IMX Talks - Thermodynamic-kinetic modelling of precipitation processes
The understanding of solid formation from solution is an important topic in many fields of science and technology. It is a complex phenomenon result of convoluted elementary processes described by approximated equations, which are based on simplified theoretical frameworks. Despite these limitations, it is possible to tackle the problem by collecting accurate experimental data and applying models in order to identify a plausible and consistent pathway on the solid formation, with some prediction capabilities. Moreover, the some physical properties of the solid, such as the solid-liquid interfacial energy, can be estimated. The ultimate goal is that to influence the formation pathway in order to control the physicochemical properties of the product.
This exercise needs a multidisciplinary approach where analytical techniques, using ordinary laboratory apparatus or with the help of synchrotron light, are combined with computational tools. The coding needs to solve thermodynamic constraints on aqueous speciation, kinetics equations associated with the elementary processes, such as nucleation and growth, as well as mass balance equations associated with the particulate system, such as by means of the population balance approach.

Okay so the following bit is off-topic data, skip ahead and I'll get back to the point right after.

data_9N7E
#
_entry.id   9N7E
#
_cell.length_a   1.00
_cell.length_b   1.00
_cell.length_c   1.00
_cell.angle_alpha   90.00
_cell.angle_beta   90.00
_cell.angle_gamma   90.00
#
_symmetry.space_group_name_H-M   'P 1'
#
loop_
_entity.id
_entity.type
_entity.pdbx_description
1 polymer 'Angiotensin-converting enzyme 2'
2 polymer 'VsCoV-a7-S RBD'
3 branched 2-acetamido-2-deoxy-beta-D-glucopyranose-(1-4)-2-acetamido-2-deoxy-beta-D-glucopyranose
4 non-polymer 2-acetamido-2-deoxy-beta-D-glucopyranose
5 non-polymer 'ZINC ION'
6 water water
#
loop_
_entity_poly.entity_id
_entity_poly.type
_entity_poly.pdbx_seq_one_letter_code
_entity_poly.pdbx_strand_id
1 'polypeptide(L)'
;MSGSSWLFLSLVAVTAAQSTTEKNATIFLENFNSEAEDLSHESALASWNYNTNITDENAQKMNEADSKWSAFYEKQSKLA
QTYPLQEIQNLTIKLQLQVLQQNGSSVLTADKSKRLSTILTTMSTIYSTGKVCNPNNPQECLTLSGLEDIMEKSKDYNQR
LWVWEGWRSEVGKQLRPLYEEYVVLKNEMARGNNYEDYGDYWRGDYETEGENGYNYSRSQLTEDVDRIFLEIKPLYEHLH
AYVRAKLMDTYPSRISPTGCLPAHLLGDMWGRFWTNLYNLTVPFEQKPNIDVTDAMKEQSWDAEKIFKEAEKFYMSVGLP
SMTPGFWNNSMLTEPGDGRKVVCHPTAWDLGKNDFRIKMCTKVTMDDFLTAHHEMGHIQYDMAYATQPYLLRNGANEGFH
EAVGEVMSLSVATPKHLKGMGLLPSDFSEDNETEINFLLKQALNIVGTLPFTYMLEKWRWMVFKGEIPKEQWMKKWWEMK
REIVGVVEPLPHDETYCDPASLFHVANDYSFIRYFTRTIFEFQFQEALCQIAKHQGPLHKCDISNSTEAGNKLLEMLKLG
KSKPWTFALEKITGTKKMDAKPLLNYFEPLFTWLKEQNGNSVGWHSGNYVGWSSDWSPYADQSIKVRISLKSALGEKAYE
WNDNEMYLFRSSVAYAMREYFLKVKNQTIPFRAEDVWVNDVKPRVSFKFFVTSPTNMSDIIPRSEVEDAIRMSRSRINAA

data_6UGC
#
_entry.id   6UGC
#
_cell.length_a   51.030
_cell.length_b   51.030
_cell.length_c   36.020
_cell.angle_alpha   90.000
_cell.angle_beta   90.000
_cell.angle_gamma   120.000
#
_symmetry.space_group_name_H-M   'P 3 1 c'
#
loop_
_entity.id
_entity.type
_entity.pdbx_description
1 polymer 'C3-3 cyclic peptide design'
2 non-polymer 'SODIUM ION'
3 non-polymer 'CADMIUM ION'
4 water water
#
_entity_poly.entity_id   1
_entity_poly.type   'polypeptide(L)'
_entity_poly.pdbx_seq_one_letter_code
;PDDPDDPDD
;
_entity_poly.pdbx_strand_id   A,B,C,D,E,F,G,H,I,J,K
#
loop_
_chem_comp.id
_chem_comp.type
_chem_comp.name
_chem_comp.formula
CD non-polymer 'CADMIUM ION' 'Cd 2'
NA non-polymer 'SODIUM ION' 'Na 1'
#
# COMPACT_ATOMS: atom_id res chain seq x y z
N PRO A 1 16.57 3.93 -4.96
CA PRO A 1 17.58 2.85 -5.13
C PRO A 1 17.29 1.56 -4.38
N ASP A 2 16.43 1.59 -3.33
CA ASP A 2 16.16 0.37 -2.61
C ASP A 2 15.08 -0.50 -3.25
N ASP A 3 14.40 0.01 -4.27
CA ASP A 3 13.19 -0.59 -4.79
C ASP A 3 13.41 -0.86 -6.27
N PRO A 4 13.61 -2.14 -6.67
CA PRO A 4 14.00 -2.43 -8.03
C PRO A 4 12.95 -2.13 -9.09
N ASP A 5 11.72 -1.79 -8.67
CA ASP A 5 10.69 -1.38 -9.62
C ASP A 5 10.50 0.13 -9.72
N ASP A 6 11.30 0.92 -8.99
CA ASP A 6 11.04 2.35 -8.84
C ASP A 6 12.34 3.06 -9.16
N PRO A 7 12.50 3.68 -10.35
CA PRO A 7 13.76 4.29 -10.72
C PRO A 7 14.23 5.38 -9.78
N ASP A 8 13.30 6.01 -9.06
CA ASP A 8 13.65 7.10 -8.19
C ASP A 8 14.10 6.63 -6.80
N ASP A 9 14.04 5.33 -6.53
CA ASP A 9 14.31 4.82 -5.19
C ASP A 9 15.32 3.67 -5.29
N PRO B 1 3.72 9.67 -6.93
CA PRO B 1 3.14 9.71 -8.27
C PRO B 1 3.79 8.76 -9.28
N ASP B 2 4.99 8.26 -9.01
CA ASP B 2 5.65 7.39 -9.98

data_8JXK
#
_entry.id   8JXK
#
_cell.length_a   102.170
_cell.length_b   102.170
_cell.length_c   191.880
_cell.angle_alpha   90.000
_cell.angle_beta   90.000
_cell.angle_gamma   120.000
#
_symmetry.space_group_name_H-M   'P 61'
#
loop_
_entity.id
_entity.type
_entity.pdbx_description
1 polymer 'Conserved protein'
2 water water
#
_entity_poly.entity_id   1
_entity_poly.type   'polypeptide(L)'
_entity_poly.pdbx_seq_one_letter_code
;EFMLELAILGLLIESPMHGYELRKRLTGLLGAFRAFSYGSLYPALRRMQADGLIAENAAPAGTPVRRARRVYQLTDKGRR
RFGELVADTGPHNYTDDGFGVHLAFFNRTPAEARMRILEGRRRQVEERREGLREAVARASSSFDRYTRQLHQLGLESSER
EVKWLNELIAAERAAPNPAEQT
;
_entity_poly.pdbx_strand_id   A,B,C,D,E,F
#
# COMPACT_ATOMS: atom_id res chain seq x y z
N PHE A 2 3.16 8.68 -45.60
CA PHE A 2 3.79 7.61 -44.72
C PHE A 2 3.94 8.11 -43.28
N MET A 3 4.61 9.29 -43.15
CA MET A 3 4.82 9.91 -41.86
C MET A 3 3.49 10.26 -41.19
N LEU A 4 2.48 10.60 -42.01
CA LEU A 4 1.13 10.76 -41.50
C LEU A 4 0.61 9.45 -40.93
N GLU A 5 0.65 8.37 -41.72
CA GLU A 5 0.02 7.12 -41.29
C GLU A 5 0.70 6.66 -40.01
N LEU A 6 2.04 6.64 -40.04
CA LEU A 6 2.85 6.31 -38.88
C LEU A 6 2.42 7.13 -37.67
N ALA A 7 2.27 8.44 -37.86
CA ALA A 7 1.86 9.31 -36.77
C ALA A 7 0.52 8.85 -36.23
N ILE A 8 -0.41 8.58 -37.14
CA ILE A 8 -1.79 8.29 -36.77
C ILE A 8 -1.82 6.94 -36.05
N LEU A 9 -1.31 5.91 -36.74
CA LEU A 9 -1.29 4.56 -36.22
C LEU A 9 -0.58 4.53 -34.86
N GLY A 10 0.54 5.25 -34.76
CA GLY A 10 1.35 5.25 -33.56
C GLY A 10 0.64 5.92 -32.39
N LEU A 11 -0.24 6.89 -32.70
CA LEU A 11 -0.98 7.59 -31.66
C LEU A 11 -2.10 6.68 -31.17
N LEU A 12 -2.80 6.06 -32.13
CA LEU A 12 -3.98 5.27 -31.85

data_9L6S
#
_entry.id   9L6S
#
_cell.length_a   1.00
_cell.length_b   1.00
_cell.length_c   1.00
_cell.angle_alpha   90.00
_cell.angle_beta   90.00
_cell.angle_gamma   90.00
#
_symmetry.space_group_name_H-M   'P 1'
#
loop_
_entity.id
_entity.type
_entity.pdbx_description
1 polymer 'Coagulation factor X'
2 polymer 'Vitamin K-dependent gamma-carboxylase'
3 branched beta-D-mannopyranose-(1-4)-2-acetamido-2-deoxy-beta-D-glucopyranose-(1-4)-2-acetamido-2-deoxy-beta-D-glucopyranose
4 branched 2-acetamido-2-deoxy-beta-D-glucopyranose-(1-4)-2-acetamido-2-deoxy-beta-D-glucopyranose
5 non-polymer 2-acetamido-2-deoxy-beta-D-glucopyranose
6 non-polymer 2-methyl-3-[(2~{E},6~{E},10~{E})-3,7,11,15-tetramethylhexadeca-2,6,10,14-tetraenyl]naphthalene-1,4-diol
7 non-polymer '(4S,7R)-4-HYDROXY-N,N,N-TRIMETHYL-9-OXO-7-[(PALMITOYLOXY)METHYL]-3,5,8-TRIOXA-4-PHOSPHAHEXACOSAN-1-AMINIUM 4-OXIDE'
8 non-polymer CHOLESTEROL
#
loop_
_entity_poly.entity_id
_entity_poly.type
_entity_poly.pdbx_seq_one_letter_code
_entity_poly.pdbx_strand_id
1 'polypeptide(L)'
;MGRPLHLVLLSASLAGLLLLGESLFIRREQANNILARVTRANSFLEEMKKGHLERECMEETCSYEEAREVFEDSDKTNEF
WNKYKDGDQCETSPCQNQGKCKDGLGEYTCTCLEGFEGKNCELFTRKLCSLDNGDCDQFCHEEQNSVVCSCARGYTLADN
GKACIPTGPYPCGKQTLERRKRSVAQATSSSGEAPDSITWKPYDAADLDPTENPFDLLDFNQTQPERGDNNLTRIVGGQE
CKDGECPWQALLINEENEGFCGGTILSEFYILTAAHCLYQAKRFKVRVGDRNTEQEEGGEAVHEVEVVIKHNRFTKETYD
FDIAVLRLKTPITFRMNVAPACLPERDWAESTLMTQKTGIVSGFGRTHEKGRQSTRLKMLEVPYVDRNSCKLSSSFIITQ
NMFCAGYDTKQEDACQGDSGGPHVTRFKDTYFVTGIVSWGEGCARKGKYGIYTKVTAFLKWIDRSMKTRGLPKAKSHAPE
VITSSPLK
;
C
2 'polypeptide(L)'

In the talk, a possible strategy to study a precipitation process will be described, using the formation of calcium aluminate sulfates as case study, an important class of materials for the cement industry.
Bio: Andrea Testino, Senior Scientist at the Paul Scherrer Institut, is focusing his scientific interests on fundamental aspects of nanoparticles formation and characterization. The applied synthetic approaches are selected among those that allow collecting time-resolved experimental data and might be scaled to larger quantities. The investigation method has been applied for the preparation of nanomaterials as metals (such as Ni, Ag, Au, Pt), simple and complex metal oxides (such as CexZr(1-x)O2, perovskites, spinels), doped-metal oxide (such as noble metal doped CeO2), and sparingly soluble salts such as calcium carbonate, silicate, phosphate, and aluminum sulfate hydrate. The produced materials are used for several applied fields, from catalysis to biomedical devices.